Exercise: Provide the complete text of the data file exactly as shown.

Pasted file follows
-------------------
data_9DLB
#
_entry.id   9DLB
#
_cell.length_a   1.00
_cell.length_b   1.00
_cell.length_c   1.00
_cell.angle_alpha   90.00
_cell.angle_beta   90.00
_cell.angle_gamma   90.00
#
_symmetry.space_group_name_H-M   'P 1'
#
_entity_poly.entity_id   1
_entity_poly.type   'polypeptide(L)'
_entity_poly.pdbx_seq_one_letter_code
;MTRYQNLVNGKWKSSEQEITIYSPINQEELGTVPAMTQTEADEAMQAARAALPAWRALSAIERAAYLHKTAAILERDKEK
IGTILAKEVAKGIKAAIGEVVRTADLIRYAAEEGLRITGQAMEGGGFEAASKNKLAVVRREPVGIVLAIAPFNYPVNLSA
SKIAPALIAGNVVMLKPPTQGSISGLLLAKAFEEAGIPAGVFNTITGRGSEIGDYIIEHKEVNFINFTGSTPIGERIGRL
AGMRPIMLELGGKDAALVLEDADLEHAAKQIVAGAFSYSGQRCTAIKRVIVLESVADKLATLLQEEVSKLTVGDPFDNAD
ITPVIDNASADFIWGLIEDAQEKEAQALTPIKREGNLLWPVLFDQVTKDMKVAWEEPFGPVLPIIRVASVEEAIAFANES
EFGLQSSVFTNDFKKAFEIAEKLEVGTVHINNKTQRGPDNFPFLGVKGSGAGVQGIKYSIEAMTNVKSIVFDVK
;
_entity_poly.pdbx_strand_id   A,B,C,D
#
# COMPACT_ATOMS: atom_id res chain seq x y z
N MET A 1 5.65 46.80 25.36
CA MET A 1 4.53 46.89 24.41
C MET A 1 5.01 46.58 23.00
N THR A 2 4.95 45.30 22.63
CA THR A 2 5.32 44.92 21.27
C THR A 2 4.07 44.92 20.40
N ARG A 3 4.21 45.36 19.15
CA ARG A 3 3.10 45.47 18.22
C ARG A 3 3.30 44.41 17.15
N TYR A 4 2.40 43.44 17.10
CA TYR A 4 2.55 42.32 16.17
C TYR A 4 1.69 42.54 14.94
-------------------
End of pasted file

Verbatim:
data_9DLB
#
_entry.id   9DLB
#
_cell.length_a   1.00
_cell.length_b   1.00
_cell.length_c   1.00
_cell.angle_alpha   90.00
_cell.angle_beta   90.00
_cell.angle_gamma   90.00
#
_symmetry.space_group_name_H-M   'P 1'
#
_entity_poly.entity_id   1
_entity_poly.type   'polypeptide(L)'
_entity_poly.pdbx_seq_one_letter_code
;MTRYQNLVNGKWKSSEQEITIYSPINQEELGTVPAMTQTEADEAMQAARAALPAWRALSAIERAAYLHKTAAILERDKEK
IGTILAKEVAKGIKAAIGEVVRTADLIRYAAEEGLRITGQAMEGGGFEAASKNKLAVVRREPVGIVLAIAPFNYPVNLSA
SKIAPALIAGNVVMLKPPTQGSISGLLLAKAFEEAGIPAGVFNTITGRGSEIGDYIIEHKEVNFINFTGSTPIGERIGRL
AGMRPIMLELGGKDAALVLEDADLEHAAKQIVAGAFSYSGQRCTAIKRVIVLESVADKLATLLQEEVSKLTVGDPFDNAD
ITPVIDNASADFIWGLIEDAQEKEAQALTPIKREGNLLWPVLFDQVTKDMKVAWEEPFGPVLPIIRVASVEEAIAFANES
EFGLQSSVFTNDFKKAFEIAEKLEVGTVHINNKTQRGPDNFPFLGVKGSGAGVQGIKYSIEAMTNVKSIVFDVK
;
_entity_poly.pdbx_strand_id   A,B,C,D
#
# COMPACT_ATOMS: atom_id res chain seq x y z
N MET A 1 5.65 46.80 25.36
CA MET A 1 4.53 46.89 24.41
C MET A 1 5.01 46.58 23.00
N THR A 2 4.95 45.30 22.63
CA THR A 2 5.32 44.92 21.27
C THR A 2 4.07 44.92 20.40
N ARG A 3 4.21 45.36 19.15
CA ARG A 3 3.10 45.47 18.22
C ARG A 3 3.30 44.41 17.15
N TYR A 4 2.40 43.44 17.10
CA TYR A 4 2.55 42.32 16.17
C TYR A 4 1.69 42.54 14.94